5 Keys for Cavs as Eastern Conference Finals Shift Back to Boston

Greg Swartz@@CavsGregBRCleveland Cavaliers Lead WriterMay 23, 2018

5 Keys for Cavs as Eastern Conference Finals Shift Back to Boston

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    Tony Dejak/Associated Press

    The Cleveland Cavaliers have remained dominant at home this postseason, evening up their Eastern Conference Finals matchup with the Boston Celtics at two games apiece. 

    Now 7-1 at Quicken Loans Arena in these playoffs, the Cavs will travel for Game 5 in Boston, where the Celtics have been even better. Boston (9-0) is the only team to advance past the first round and still not suffer a home defeat.

    Cleveland was awful in Games 1 and 2 in Beantown, losing by a combined 58 points. The Cavaliers have to win at least one road game this series to advance to the NBA Finals. The Celtics do not.

    If the Cavaliers can win Game 5 on the road to go up 3-2 in the series, it should be the end of Boston's season, given their 1-6 mark outside of Eastern Massachusetts. 

    Despite their struggles earlier in this series, the Cavs have figured out enough of what works against this young, injury-plagued Celtics team. If head coach Ty Lue and the Cavaliers nail down the following five keys, they'll end Boston's perfect home streak.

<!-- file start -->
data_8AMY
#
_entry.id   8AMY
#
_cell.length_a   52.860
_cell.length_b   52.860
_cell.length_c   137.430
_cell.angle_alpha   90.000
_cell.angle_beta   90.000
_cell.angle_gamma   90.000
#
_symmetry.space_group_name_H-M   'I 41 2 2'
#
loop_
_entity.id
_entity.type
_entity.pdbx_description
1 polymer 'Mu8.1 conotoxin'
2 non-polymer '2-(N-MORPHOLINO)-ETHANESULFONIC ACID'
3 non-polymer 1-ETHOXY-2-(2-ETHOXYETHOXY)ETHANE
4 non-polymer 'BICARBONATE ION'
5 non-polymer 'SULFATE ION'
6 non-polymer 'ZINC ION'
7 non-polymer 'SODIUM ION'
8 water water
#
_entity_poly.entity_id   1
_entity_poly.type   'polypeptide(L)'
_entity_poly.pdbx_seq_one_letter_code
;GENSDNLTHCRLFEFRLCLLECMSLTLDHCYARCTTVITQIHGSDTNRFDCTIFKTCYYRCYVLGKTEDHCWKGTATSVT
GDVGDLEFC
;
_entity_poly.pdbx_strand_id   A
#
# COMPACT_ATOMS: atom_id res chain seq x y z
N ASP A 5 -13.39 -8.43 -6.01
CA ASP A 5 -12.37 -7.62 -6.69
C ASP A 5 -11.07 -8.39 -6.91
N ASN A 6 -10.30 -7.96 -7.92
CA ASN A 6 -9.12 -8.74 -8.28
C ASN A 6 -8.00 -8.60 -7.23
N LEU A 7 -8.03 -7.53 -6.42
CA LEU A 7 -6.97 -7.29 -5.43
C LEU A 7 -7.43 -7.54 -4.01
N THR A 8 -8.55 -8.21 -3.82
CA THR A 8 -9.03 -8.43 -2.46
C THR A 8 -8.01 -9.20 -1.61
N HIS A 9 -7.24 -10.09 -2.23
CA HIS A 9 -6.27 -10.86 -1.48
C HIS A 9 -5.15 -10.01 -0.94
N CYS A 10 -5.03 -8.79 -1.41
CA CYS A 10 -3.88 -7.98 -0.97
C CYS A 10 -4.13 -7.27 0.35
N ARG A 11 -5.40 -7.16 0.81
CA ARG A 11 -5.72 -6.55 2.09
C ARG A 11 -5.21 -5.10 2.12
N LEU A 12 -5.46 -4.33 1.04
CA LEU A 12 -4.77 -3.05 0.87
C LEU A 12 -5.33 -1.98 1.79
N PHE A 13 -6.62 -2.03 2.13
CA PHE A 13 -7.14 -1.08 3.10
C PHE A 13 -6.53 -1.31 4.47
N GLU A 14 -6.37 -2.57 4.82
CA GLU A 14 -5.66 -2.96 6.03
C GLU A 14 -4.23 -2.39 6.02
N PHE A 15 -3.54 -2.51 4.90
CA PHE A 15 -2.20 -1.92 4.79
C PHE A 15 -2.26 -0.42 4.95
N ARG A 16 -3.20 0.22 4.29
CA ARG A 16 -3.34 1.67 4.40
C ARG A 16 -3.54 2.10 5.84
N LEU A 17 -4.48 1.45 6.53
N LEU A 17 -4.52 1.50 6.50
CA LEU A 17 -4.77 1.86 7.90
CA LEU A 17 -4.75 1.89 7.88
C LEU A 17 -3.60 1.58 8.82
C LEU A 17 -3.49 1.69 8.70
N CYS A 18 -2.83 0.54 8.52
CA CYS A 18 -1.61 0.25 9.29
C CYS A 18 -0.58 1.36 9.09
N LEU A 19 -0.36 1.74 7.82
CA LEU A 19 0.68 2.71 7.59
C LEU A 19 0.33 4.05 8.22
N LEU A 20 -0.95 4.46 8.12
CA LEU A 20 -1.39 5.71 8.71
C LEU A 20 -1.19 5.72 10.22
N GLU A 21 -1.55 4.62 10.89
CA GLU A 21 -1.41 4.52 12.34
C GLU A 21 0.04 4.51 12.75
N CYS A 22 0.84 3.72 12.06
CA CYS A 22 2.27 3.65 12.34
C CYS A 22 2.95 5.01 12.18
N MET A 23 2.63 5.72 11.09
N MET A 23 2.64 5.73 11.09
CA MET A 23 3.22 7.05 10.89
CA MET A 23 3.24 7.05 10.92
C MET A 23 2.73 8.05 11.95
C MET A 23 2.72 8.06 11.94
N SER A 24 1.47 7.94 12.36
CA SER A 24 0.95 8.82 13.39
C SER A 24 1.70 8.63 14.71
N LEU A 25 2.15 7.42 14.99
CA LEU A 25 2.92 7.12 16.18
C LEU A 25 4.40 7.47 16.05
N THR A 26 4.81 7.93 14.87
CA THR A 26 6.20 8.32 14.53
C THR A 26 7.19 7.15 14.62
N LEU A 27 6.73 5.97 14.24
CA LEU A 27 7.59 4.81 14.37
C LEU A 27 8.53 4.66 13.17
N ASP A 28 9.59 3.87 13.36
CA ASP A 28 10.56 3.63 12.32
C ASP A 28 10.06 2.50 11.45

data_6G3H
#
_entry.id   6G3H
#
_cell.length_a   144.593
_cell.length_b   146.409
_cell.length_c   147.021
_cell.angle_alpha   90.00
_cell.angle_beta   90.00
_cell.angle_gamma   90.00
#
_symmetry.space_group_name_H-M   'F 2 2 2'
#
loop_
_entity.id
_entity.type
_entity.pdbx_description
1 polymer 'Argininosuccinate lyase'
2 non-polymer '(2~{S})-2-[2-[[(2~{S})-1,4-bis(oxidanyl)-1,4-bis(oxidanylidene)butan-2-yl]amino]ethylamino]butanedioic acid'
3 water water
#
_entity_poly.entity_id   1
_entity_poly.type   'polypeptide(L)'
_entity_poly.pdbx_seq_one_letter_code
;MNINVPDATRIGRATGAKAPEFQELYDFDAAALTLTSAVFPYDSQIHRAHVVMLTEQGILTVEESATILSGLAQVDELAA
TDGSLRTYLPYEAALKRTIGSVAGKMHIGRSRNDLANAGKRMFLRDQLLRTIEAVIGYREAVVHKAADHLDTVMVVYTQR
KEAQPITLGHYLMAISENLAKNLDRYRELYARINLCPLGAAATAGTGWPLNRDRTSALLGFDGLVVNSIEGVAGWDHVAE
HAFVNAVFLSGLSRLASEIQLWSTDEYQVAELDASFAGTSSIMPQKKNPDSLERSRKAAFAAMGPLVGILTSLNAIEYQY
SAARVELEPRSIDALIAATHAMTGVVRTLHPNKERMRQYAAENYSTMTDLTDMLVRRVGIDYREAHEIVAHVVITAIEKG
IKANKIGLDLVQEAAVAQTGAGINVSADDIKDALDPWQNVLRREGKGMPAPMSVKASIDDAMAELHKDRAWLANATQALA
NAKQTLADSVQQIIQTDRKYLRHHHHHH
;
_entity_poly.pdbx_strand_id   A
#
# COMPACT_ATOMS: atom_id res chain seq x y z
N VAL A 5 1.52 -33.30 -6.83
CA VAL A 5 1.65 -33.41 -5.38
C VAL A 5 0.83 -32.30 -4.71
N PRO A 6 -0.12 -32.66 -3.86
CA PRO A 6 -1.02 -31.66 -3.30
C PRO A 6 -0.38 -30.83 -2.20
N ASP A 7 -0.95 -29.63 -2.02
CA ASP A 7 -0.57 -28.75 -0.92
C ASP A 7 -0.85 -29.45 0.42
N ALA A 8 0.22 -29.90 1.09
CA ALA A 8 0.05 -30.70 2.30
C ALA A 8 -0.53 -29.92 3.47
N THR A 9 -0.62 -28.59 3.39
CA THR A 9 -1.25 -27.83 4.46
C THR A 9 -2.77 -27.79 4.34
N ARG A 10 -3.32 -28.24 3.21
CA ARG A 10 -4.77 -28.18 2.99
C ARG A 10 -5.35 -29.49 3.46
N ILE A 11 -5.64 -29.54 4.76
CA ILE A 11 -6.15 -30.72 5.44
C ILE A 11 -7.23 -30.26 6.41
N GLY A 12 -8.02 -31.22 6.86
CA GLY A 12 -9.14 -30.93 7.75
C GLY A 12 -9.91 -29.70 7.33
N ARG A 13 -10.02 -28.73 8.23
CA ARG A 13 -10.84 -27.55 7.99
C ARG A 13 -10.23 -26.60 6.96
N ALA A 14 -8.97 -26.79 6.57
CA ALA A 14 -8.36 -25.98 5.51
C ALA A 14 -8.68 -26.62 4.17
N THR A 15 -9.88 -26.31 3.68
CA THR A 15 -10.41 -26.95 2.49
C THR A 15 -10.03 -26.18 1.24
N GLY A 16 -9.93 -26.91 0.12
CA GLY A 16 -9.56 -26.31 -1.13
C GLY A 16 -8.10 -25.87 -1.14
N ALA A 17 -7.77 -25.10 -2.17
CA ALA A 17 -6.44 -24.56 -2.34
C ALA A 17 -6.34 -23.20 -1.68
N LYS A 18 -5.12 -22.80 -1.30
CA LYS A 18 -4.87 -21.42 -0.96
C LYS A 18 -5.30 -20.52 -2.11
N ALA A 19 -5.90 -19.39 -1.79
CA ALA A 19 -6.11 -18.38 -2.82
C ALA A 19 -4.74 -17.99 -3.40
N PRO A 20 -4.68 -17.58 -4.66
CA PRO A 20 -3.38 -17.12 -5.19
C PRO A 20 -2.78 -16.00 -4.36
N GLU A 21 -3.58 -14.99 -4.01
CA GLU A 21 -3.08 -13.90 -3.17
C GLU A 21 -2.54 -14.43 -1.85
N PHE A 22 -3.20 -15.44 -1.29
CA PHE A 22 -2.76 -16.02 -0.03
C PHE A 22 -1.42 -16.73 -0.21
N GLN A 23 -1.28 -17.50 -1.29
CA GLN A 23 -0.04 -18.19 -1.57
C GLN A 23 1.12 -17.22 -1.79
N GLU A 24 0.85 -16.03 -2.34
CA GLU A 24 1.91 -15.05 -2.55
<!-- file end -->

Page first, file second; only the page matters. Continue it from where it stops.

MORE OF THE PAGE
High Usage for George Hill

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    Tony Dejak/Associated Press

    George Hill is probably the third-best player on the Cavaliers now. When he plays like it, success usually follows.

    There are times, like in Games 1 and 2, however, that Hill can fade into the background and be fine with keeping the ball moving while not pursuing his own shot. For a Cavs team desperate for production from its role players, this isn't good enough.

    Hill totaled eight points and one assist in Cleveland's two losses against Boston, while two victories have seen him rack up 26 points and five assists in total.

    "We just need him to play with more pace, miss or make getting the ball up fast," head coach Ty Lue told Bleacher Report before Game 3. "Run into our double drag situations, flow situations. We've got to move it around a little bit. We've got to do a good job of moving him around and letting him come off dribble handoffs and things like that because they're trying to switch. Him just being more aggressive and playing with more speed and pace."

    The more Hill looks to push and seek his own shot, the better Cleveland's offense becomes. Hill has a usage rating of 14.5 percent in eight postseason wins, compared to 12.8 percent in four losses.

    Hill responded to Lue's cry to play at a faster pace, increasing his average speed on offense from 4.04 miles per hour in Games 1 and 2 to 4.39 in Games 3 and 4, per NBA.com's tracking data.

    A good defender and Cleveland's best ball-handler outside of LeBron James, the Cavaliers need another high-usage, up-tempo performance from Hill in Game 5.

Keeping Tristan Thompson Glued to Al Horford

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    Tony Dejak/Associated Press